Trail running in the Helium II I find it to lack breathability sufficient to vent out all/most of my perspiration and heat. Again, I would be shocked if there is any jacket/material up to this difficult task. Other jackets in this class include the Montane Minimus and Inov8 Stormshell HZ. They all perform about the same. So, it keeps the rain off for an hour or two, but you’re getting wet from your own sweat… where’s the sense in wearing a rain jacket while running then?

Trail Running in Marin
Trail Running with Sandra D in the Marin Redwoods

This is what I’ve found: It takes a while to generate enough sweat to get really soaked, and some of it is being vented off. Meanwhile the jacket is also keeping some heat in. In tropical climates it’s probably a bad choice to wear a rain jacket while running, but in cooler wet climates it can really help to maintain a comfortable body temp on longer runs (especially if there’s a breeze). On shorter runs it’s possible to come back fairly dry… unless you’re a profuse sweater, in which case you’ll be well marinated!


  • Pertex Shield+ is one of the better fabrics suited for light rainproof gear.
  • The light weight is great
  • Lots of snazzy colors (super important)
  • Hood stays in place in wind and while running
  • Outdoor Research customer service (see below…)

Not So Much…

  • The shock cord on the hood broke internally. OR did replace the jacket for me though.
  • Torso length could be longer, or at least extended to cover seat of pants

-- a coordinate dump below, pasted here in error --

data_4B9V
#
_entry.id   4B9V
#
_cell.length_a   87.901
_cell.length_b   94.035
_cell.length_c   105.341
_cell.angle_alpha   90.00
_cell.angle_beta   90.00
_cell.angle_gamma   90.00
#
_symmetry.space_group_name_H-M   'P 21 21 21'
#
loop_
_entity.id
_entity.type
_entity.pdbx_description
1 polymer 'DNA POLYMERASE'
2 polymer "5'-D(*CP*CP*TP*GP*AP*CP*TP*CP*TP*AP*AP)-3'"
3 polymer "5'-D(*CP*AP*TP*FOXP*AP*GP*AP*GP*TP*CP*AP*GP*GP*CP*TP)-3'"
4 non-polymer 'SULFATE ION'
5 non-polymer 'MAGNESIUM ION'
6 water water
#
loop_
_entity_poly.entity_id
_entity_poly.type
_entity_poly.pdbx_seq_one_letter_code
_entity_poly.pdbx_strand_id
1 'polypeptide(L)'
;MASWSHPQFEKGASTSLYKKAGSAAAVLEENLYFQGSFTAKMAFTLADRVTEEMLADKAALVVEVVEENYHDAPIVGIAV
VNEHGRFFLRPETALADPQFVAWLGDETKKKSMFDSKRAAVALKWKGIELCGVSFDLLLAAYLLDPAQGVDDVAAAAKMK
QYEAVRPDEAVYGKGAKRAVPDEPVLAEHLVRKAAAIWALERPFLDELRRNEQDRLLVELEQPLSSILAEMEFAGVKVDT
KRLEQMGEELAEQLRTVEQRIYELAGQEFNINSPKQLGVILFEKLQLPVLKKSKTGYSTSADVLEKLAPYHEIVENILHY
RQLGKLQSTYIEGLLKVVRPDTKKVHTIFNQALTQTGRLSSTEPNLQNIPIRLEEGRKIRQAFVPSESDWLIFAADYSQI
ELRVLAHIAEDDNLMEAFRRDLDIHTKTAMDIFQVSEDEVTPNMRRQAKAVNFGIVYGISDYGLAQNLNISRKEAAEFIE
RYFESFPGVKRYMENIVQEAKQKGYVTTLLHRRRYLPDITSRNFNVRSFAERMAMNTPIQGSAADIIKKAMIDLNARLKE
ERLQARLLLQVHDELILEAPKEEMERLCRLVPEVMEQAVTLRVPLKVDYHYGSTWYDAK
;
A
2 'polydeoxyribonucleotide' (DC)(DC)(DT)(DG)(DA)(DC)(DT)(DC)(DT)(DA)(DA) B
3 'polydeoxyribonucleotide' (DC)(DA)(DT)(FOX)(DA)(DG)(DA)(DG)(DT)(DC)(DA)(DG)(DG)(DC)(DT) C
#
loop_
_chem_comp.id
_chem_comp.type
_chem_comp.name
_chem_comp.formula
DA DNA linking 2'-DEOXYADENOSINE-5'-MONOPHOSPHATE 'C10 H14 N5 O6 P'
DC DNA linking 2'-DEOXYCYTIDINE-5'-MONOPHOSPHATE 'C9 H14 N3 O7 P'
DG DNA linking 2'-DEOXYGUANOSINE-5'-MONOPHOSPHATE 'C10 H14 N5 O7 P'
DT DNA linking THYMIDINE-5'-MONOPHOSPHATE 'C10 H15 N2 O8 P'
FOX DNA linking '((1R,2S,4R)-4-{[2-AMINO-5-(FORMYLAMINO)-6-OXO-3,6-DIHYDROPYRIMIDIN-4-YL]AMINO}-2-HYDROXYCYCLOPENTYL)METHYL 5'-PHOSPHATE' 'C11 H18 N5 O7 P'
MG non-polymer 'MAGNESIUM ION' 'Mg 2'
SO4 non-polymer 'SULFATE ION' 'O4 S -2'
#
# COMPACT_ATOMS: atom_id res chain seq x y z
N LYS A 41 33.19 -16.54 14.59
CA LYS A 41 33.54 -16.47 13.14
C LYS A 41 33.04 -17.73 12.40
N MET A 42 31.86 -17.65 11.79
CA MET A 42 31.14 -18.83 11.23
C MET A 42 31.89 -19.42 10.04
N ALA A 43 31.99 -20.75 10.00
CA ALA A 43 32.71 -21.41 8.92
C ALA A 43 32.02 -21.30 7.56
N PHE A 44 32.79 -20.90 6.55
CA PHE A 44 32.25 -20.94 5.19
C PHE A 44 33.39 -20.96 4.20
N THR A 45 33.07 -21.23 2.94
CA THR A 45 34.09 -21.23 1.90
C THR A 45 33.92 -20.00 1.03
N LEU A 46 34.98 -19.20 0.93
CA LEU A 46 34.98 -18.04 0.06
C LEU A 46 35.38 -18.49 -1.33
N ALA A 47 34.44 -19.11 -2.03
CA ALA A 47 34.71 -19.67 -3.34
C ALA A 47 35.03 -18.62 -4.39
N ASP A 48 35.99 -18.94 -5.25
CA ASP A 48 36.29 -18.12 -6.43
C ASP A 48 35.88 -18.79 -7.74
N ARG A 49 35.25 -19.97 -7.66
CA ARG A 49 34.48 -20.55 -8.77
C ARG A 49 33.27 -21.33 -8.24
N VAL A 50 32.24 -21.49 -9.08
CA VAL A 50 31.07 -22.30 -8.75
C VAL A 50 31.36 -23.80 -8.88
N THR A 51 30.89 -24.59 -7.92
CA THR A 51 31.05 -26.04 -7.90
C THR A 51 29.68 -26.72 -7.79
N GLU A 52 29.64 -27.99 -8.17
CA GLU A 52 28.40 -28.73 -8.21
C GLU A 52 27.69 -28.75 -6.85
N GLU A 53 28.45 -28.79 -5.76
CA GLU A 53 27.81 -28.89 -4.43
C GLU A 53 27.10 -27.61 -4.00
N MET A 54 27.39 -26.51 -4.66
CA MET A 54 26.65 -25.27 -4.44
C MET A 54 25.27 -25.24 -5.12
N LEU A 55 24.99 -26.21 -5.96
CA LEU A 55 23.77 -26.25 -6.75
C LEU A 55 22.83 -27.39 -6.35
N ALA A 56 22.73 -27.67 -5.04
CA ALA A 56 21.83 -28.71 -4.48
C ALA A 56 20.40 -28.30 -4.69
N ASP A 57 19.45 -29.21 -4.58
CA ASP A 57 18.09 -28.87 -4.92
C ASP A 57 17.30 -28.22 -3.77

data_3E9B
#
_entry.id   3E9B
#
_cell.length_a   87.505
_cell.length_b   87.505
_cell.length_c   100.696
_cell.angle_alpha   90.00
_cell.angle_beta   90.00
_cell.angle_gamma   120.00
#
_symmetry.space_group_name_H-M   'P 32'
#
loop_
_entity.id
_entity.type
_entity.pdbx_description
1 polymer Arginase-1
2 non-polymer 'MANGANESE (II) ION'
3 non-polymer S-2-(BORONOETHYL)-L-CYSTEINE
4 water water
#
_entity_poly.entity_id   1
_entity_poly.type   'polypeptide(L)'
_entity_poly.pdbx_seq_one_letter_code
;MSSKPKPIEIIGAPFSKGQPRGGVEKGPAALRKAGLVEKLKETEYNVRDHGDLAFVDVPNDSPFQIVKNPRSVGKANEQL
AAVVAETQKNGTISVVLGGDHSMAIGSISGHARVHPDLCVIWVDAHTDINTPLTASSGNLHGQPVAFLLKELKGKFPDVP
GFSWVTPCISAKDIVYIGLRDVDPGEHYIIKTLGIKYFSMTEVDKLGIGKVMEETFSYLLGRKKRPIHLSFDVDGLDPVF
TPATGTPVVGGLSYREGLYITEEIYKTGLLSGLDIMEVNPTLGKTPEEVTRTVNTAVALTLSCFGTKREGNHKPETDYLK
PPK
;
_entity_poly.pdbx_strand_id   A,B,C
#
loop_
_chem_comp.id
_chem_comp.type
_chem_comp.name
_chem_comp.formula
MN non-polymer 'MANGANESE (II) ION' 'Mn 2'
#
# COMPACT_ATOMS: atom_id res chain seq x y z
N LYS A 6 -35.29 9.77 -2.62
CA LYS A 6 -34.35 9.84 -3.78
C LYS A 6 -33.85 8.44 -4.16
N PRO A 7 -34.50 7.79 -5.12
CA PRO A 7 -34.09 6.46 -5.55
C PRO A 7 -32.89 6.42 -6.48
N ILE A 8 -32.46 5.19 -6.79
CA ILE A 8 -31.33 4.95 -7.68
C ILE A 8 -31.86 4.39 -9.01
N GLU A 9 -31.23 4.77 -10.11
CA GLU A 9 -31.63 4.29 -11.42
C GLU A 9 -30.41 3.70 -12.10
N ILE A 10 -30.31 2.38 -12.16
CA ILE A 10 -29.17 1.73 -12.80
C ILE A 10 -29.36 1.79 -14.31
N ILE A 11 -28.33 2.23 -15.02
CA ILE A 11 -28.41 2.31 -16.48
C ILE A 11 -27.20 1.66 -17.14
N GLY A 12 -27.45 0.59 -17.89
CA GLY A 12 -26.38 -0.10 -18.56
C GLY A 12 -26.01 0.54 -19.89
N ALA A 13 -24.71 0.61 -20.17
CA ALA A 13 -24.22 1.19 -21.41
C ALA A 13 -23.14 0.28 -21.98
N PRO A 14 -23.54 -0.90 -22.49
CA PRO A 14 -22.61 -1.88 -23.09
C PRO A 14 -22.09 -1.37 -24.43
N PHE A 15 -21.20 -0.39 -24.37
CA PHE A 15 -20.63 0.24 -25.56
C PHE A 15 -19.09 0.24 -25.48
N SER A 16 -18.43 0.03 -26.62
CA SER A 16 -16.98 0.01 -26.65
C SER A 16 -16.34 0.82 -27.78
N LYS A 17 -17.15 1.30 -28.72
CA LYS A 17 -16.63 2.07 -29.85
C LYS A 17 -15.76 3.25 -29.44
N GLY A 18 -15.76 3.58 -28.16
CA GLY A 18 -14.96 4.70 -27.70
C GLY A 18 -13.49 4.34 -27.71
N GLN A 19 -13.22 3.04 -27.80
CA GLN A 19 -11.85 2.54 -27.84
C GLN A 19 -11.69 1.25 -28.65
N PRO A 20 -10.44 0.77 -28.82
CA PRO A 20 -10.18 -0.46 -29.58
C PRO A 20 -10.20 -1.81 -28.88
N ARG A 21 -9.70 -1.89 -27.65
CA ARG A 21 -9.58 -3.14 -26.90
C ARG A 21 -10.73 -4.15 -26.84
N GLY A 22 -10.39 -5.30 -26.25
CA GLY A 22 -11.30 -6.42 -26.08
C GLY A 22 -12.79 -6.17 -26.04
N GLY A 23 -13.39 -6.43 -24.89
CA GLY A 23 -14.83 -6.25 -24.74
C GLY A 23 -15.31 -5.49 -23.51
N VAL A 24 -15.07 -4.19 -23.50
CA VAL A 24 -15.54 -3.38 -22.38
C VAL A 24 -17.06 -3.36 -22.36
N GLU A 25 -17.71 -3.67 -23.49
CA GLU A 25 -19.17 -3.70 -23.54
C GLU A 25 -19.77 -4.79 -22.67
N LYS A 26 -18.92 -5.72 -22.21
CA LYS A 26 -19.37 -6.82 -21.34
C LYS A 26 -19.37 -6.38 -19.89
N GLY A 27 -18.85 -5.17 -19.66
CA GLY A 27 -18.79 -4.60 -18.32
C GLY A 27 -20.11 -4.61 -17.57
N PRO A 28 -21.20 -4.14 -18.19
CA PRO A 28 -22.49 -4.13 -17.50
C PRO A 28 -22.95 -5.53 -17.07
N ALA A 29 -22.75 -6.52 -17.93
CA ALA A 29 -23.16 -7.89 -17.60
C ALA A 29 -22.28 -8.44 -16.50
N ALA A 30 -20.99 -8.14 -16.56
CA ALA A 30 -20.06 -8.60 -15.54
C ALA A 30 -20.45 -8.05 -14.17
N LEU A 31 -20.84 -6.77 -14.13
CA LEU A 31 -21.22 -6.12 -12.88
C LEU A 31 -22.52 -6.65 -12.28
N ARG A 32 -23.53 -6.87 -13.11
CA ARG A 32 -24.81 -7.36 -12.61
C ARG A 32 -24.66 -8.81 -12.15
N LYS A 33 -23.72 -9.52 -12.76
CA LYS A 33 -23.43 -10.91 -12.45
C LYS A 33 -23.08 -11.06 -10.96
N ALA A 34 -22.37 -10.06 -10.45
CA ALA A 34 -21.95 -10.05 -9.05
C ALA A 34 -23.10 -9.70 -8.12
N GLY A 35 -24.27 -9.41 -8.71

• No pit zips to help vent moisture and heat
  • Wets out after a couple hours of rain

Famous Last Words

This jacket strikes a good compromise between performance and weight. There are jackets that weigh twice as much but probably don’t perform “twice as well”. For running or occasional use while backpacking it’s a pretty nice piece of kit to have along. It fits easily into a backpack or running vest and the minimal weight penalty means you don’t have any hard decisions to make when it comes to bringing a rain jacket or not. I wish it had some pit zips to help with body temp regulation and to vent some moisture out, but otherwise I’m happy with the Helium II and will continue to use mine until something better comes my way! Hike It. Like It.

Jacob D Written by:

Jacob is the head honcho, wearer of many hats, and modern day berserker here at Hike It. Like It. When he's not out hiking or running the trails you'll find him operating in full capacity as a Super Dad and chipping away at a degree in Kinesiology. This guy likes to stay busy. Follow on Strava

One Comment

  1. March 6, 2017

    In open country, helmet compatible hoods are a liability as they tend to blow off as soon as I turn into the wind. Some, but not all, will stay in place if I haul hard on the volume adjusters.

    Also, hard volume adjusters mean the hood cannot be raised if sleeping in the jacket on an unexpectedly cold night as lying on the volume adjuster is very painful, particularly for those of us who are bald.

    I agree with your comments on Pertex Shield. It’s thinness worried me when I first started using it but it is tougher than it looks.